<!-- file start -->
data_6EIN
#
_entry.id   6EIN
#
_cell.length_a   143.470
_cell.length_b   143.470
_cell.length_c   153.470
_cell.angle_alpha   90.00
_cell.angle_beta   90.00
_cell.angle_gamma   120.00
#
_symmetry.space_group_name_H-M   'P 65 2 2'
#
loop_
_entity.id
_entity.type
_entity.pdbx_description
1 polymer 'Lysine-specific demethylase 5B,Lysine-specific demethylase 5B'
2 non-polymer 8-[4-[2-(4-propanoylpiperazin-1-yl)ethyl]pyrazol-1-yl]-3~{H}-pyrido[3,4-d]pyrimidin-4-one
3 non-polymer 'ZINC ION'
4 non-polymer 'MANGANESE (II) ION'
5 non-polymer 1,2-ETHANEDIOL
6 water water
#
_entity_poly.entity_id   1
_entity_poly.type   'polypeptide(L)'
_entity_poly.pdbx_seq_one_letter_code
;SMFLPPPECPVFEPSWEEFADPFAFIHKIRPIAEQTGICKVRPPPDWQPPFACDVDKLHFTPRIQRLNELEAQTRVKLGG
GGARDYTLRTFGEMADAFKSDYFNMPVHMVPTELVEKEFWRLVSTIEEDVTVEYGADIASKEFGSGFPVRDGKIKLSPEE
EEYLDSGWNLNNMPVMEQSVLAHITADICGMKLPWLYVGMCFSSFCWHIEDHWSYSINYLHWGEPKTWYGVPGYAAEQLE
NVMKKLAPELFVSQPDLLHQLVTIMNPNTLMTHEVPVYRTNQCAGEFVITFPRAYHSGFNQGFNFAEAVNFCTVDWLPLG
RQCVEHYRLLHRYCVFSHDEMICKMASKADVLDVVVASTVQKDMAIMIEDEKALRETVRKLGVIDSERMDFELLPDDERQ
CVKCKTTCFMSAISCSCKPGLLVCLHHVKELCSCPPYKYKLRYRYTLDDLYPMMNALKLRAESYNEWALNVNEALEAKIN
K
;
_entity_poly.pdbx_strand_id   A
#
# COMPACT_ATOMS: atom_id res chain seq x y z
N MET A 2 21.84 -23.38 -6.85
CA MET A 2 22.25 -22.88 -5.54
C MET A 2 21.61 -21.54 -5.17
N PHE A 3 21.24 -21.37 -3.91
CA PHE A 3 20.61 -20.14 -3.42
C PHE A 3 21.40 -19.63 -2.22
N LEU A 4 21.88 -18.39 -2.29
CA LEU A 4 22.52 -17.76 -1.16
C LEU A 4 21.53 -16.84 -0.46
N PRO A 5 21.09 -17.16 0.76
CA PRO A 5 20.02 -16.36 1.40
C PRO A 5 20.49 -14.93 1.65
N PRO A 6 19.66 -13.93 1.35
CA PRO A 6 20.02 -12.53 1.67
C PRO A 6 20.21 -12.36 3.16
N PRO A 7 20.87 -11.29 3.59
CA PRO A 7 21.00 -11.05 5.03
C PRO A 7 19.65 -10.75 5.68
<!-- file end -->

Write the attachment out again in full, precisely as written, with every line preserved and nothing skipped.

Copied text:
data_6EIN
#
_entry.id   6EIN
#
_cell.length_a   143.470
_cell.length_b   143.470
_cell.length_c   153.470
_cell.angle_alpha   90.00
_cell.angle_beta   90.00
_cell.angle_gamma   120.00
#
_symmetry.space_group_name_H-M   'P 65 2 2'
#
loop_
_entity.id
_entity.type
_entity.pdbx_description
1 polymer 'Lysine-specific demethylase 5B,Lysine-specific demethylase 5B'
2 non-polymer 8-[4-[2-(4-propanoylpiperazin-1-yl)ethyl]pyrazol-1-yl]-3~{H}-pyrido[3,4-d]pyrimidin-4-one
3 non-polymer 'ZINC ION'
4 non-polymer 'MANGANESE (II) ION'
5 non-polymer 1,2-ETHANEDIOL
6 water water
#
_entity_poly.entity_id   1
_entity_poly.type   'polypeptide(L)'
_entity_poly.pdbx_seq_one_letter_code
;SMFLPPPECPVFEPSWEEFADPFAFIHKIRPIAEQTGICKVRPPPDWQPPFACDVDKLHFTPRIQRLNELEAQTRVKLGG
GGARDYTLRTFGEMADAFKSDYFNMPVHMVPTELVEKEFWRLVSTIEEDVTVEYGADIASKEFGSGFPVRDGKIKLSPEE
EEYLDSGWNLNNMPVMEQSVLAHITADICGMKLPWLYVGMCFSSFCWHIEDHWSYSINYLHWGEPKTWYGVPGYAAEQLE
NVMKKLAPELFVSQPDLLHQLVTIMNPNTLMTHEVPVYRTNQCAGEFVITFPRAYHSGFNQGFNFAEAVNFCTVDWLPLG
RQCVEHYRLLHRYCVFSHDEMICKMASKADVLDVVVASTVQKDMAIMIEDEKALRETVRKLGVIDSERMDFELLPDDERQ
CVKCKTTCFMSAISCSCKPGLLVCLHHVKELCSCPPYKYKLRYRYTLDDLYPMMNALKLRAESYNEWALNVNEALEAKIN
K
;
_entity_poly.pdbx_strand_id   A
#
# COMPACT_ATOMS: atom_id res chain seq x y z
N MET A 2 21.84 -23.38 -6.85
CA MET A 2 22.25 -22.88 -5.54
C MET A 2 21.61 -21.54 -5.17
N PHE A 3 21.24 -21.37 -3.91
CA PHE A 3 20.61 -20.14 -3.42
C PHE A 3 21.40 -19.63 -2.22
N LEU A 4 21.88 -18.39 -2.29
CA LEU A 4 22.52 -17.76 -1.16
C LEU A 4 21.53 -16.84 -0.46
N PRO A 5 21.09 -17.16 0.76
CA PRO A 5 20.02 -16.36 1.40
C PRO A 5 20.49 -14.93 1.65
N PRO A 6 19.66 -13.93 1.35
CA PRO A 6 20.02 -12.53 1.67
C PRO A 6 20.21 -12.36 3.16
N PRO A 7 20.87 -11.29 3.59
CA PRO A 7 21.00 -11.05 5.03
C PRO A 7 19.65 -10.75 5.68